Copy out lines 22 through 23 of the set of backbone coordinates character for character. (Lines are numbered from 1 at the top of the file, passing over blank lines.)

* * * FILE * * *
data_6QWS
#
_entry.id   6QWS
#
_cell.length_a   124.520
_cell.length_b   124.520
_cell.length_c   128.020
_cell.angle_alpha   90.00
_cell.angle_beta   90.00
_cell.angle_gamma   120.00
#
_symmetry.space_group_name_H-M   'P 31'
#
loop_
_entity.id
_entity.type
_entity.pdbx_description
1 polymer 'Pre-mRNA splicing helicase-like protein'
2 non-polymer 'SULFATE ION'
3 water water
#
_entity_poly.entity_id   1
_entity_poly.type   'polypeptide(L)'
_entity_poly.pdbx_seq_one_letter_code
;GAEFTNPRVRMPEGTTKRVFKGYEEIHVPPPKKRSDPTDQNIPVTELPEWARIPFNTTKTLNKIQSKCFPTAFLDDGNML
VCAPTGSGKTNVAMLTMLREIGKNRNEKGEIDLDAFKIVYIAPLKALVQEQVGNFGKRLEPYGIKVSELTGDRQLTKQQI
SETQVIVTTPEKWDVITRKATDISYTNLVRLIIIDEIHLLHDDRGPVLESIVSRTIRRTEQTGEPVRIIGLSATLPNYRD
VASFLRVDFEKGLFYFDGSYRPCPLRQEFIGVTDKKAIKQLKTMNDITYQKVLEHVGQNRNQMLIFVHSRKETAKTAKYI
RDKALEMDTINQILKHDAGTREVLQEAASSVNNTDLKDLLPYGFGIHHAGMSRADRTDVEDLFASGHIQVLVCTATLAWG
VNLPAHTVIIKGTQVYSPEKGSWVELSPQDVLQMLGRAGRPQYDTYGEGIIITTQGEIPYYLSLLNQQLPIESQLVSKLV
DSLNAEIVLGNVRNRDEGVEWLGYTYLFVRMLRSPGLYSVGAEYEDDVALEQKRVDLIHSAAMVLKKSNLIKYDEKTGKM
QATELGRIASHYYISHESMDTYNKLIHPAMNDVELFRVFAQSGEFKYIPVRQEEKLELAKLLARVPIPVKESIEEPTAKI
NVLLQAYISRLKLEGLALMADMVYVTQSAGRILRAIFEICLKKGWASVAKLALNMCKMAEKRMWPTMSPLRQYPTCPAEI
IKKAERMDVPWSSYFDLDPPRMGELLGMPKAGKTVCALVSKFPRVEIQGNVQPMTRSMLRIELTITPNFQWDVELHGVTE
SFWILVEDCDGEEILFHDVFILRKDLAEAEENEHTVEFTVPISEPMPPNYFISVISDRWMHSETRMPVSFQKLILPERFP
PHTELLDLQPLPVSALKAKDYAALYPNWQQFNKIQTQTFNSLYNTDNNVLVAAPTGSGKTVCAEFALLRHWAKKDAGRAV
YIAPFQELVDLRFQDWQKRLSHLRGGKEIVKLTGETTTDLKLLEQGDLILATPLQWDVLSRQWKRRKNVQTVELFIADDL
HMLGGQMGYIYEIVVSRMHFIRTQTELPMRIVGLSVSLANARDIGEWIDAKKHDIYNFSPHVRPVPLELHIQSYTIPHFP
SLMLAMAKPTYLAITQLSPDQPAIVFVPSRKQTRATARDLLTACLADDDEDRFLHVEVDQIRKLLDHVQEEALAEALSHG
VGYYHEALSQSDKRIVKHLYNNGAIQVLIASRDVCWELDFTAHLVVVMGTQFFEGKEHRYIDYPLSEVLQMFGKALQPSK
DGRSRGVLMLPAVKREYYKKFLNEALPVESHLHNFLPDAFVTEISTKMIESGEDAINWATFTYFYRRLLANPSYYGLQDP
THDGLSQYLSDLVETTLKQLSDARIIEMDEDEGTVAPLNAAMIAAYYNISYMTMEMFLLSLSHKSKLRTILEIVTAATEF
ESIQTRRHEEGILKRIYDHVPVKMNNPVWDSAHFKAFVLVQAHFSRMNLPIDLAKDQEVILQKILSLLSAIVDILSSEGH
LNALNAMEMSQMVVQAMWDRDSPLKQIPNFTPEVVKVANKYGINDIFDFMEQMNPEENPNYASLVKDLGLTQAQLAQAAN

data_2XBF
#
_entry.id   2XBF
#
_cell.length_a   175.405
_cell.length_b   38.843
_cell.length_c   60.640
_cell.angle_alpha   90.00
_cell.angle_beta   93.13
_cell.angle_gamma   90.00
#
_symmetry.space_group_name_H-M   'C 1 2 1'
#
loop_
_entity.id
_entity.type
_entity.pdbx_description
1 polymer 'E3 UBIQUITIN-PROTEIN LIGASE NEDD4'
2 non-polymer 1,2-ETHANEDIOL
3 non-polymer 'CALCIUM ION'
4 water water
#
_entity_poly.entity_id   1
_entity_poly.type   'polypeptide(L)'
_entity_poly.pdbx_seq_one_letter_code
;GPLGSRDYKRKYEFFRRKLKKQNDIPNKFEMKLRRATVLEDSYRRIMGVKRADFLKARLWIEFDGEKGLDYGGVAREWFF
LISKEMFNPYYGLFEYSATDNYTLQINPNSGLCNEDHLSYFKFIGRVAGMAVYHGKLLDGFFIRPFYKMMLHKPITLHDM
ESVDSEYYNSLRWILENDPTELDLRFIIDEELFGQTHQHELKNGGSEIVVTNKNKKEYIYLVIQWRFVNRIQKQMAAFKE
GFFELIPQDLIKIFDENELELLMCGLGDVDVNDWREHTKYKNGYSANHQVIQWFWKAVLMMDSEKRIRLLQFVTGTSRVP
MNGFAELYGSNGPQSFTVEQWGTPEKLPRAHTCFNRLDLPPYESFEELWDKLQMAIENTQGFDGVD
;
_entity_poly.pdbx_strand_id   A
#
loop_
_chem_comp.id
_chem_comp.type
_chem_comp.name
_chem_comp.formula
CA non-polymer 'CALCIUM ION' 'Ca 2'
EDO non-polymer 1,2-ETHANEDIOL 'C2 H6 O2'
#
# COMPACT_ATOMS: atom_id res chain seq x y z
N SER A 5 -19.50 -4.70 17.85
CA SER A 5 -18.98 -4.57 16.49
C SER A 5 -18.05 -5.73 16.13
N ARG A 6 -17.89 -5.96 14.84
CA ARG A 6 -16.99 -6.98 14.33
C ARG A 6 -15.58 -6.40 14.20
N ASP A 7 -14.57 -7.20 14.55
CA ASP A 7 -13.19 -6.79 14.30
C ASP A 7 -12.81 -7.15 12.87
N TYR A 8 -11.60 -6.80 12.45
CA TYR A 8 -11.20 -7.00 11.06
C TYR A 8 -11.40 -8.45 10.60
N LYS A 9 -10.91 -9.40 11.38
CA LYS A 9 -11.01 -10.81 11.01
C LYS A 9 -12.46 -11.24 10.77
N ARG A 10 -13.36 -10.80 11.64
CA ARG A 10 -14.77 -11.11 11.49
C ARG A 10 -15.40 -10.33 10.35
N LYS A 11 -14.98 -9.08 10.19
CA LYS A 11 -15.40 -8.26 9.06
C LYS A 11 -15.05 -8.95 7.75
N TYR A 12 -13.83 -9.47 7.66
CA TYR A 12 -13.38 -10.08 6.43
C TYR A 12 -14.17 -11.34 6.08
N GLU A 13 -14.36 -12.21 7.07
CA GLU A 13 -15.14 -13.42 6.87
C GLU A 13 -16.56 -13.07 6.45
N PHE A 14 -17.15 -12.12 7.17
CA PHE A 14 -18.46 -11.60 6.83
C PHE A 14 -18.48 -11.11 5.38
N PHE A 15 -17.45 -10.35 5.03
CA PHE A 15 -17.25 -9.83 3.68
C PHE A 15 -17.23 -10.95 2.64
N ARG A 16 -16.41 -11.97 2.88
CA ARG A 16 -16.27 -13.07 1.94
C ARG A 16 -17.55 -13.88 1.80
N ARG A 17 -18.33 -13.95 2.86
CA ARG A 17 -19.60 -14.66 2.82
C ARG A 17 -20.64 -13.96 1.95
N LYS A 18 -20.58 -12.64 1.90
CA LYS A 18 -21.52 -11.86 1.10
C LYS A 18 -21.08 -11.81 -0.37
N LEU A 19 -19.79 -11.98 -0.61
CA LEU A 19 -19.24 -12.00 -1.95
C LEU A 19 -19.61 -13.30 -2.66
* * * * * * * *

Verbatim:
_entity_poly.entity_id   1
_entity_poly.type   'polypeptide(L)'